By Atom MarkarianProduction of gem diamonds, one of Armenia’s main export items, is on course to fall for a third consecutive year due to the dramatic strengthening of the national currency and weak global demand in precious stones, a senior official said on Monday.
The downturn began in 2004 when the Armenian diamond cutting industry posted an almost 20 percent drop in production following a decade of rapid expansion that resulted in thousands of new jobs. Official statistics show the combined output of its 50 or so mostly small and medium-sized enterprises falling by another 2 percent to $249 million last year.
According to Gagik Mkrtchian, head of the department on precious stones and jewelry at the Armenian Ministry of Trade and Economic Development, the slump accelerated during the first half of this year. “Compared to [the same period] last year, our combined output has fallen by 20-22 percent this year,” he told RFE/RL.
Mkrtchian said it is the small diamond cutting plants that are bearing the brunt of the crisis. “The big companies have essentially not cut the volume of their production, while the small plants are suffering quite serious losses,” he said. “Some of them have suspended their operations.”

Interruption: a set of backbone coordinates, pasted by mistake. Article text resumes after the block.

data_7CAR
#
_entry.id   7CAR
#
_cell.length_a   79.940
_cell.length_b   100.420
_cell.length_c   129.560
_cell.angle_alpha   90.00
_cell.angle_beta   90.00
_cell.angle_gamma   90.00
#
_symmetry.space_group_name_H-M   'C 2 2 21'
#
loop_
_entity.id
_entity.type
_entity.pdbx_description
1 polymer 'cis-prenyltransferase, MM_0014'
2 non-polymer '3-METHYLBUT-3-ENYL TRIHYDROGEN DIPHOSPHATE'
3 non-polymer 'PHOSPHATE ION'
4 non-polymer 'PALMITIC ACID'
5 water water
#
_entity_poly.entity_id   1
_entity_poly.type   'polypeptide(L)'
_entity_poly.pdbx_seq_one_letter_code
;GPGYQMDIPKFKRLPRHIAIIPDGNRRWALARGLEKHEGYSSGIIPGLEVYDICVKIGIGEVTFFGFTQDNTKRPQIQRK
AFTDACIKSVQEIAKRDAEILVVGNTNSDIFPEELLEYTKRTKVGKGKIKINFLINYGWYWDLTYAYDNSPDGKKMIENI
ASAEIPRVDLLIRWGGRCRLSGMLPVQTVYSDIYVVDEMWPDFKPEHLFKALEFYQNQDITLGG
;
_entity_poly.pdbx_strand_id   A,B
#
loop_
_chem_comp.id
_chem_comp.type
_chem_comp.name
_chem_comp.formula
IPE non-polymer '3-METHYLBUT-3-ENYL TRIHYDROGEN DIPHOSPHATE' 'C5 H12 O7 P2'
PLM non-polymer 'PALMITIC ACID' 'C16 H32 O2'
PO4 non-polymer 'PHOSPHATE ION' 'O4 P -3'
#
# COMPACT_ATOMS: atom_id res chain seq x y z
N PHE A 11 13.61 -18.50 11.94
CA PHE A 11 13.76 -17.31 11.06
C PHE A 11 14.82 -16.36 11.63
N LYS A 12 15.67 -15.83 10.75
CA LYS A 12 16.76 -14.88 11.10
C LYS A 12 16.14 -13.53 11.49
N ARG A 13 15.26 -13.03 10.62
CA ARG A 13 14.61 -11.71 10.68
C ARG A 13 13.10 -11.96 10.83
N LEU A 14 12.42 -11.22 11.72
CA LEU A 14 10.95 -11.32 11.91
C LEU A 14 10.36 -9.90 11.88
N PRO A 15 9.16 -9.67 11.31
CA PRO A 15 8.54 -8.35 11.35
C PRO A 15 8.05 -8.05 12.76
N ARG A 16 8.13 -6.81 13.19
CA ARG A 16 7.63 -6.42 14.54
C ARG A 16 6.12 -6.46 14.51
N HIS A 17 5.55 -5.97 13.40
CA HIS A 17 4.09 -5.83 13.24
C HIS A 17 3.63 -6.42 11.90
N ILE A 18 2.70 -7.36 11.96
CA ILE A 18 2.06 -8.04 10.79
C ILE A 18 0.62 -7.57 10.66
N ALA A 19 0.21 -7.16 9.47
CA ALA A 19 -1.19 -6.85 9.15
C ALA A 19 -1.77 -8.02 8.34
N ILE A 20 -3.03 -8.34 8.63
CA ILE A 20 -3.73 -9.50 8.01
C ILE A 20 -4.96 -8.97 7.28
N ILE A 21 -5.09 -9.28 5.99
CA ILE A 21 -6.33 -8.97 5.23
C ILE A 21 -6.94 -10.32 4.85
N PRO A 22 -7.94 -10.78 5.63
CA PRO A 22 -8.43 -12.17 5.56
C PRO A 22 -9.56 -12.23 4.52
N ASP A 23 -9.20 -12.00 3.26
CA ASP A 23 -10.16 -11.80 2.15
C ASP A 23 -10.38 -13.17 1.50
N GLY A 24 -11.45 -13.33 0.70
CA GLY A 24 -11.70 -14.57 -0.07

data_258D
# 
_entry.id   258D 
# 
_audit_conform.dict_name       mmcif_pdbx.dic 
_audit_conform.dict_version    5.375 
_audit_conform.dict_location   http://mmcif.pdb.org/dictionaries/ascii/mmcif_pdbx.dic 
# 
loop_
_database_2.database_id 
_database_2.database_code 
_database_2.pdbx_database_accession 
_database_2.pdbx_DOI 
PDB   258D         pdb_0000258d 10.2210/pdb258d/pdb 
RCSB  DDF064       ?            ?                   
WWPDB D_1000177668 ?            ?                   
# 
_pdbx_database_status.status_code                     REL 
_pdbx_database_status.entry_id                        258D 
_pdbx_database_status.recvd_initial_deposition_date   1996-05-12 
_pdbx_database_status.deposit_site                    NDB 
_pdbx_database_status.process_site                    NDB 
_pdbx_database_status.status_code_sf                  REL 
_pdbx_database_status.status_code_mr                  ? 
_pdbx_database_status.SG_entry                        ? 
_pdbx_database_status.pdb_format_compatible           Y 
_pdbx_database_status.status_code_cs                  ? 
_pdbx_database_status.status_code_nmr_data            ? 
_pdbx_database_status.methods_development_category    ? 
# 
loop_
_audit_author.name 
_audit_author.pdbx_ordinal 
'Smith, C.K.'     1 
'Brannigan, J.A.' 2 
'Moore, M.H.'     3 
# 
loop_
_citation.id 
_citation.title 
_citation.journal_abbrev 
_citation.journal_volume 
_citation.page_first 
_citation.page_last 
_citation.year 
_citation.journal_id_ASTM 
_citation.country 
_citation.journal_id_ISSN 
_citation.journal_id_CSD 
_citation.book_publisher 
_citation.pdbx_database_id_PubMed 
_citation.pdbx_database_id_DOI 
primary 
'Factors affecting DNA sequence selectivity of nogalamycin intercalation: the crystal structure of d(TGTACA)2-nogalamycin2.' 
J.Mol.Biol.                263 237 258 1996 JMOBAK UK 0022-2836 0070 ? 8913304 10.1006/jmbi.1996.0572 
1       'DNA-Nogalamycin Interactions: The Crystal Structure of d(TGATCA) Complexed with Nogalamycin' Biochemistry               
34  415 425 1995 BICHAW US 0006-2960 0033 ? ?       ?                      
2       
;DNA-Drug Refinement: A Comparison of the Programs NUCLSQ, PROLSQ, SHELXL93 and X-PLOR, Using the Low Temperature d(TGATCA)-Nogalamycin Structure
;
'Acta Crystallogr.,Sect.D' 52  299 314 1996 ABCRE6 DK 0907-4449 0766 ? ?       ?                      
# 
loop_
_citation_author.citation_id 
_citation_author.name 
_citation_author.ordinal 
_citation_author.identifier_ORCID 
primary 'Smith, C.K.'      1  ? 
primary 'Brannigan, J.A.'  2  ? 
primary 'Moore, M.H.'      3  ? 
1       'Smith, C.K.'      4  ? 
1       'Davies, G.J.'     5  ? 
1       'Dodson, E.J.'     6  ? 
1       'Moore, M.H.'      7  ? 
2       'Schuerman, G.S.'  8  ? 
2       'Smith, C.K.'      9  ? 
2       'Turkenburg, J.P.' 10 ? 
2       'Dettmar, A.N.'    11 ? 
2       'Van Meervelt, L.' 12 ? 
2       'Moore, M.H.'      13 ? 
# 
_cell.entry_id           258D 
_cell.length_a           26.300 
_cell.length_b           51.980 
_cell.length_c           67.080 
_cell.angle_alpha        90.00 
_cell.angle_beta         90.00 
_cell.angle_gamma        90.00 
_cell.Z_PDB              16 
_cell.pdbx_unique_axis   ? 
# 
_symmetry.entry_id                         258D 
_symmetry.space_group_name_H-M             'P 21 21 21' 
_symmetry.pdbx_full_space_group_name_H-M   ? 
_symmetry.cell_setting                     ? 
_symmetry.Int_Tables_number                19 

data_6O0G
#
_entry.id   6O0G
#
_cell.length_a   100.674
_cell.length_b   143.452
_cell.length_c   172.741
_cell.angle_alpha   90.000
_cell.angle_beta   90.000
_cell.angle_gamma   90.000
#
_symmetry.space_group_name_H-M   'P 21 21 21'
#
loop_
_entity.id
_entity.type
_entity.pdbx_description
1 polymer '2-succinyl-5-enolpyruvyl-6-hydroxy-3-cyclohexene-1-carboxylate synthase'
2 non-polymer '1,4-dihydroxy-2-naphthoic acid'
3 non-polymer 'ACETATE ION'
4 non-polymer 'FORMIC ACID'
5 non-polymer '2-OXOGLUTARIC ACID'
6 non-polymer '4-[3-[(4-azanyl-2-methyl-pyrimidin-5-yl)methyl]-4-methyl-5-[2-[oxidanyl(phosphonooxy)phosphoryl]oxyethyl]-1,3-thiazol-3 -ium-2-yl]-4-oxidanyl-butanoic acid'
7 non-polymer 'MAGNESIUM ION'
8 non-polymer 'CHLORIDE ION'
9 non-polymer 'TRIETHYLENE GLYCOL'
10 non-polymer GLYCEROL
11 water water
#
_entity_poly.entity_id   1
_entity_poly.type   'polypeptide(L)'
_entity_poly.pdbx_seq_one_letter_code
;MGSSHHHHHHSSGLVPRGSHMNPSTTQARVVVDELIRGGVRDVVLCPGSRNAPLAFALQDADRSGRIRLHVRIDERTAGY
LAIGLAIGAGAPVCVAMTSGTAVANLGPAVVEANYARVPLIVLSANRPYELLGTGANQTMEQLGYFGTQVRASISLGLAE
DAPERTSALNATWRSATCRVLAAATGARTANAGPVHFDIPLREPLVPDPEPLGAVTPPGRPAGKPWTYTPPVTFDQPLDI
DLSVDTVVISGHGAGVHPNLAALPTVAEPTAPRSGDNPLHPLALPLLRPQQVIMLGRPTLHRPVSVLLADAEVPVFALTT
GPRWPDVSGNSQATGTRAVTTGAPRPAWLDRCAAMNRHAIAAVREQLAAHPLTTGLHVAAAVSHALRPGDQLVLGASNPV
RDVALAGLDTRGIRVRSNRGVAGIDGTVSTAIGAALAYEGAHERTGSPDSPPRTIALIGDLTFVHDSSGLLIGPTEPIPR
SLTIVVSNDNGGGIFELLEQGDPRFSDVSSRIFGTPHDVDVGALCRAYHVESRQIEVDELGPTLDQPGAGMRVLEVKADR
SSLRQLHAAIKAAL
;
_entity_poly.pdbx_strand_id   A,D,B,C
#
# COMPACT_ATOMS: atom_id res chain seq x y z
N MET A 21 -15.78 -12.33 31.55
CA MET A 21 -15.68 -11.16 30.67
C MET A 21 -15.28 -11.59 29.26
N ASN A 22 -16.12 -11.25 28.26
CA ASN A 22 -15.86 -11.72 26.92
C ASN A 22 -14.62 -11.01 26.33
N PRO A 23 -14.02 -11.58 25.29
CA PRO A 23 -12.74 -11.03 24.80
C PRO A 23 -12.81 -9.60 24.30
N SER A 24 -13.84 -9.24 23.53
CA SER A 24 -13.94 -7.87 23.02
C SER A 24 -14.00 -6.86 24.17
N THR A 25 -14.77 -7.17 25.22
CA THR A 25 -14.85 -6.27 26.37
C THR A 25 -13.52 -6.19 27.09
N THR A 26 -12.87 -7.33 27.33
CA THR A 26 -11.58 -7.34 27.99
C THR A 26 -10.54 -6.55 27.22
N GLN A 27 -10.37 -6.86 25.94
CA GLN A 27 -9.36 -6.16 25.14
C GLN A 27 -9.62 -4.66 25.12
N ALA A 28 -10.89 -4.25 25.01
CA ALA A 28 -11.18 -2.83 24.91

The official insisted that there have been massive job cuts so far, but admitted that the average wage in the sector, estimated at $150 a year ago, has decreased by at least 30 percent this year. With the Armenian dram having gained more than 30 percent in value against the U.S. dollar over the past three years, industry workers may be earning even less in real terms as their wages are often set in dollar equivalents.
In Mkrtchian’s words, the dram’s appreciation against the dollar, which has also hit hard other Armenian exporters, is primarily responsible for the declining production. The official also cited other factors such as a decrease in global sales of gems diamonds and the volatility of supplies of uncut diamonds to Armenia.
The problem is compounded by a continuing shortfall in anticipated deliveries of rough diamonds from Russia. A Russian-Armenian agreement signed in 2001 enabled Armenian firms to process up to 400,000 carats of Russian stones, famous for their high quality, annually from 2002 through 2004. The quota was subsequently raised to 450,000 carats for 2005 and 2006.
According to official figures, Armenia's cutting plants bought only 180,000 carats of rough from Russia in 2005, compared to over 600,000 carats imported from Belgium and Israel.
The sector’s continuing downturn has all but scuttled the implementation of an ambitious plan which was approved by the Armenian government in late 2003. The government pledged to help the industry nearly double its annual production to $500 million and create roughly 10,000 new jobs by the end of 2006.
Gem diamonds accounted for nearly half of Armenia’s modest exports during the late 1990s, but their share in the country’s external trade has since been steadily declining. The precious stones made up only 21 percent of Armenian exports last year, down from 39 percent reported in 2004.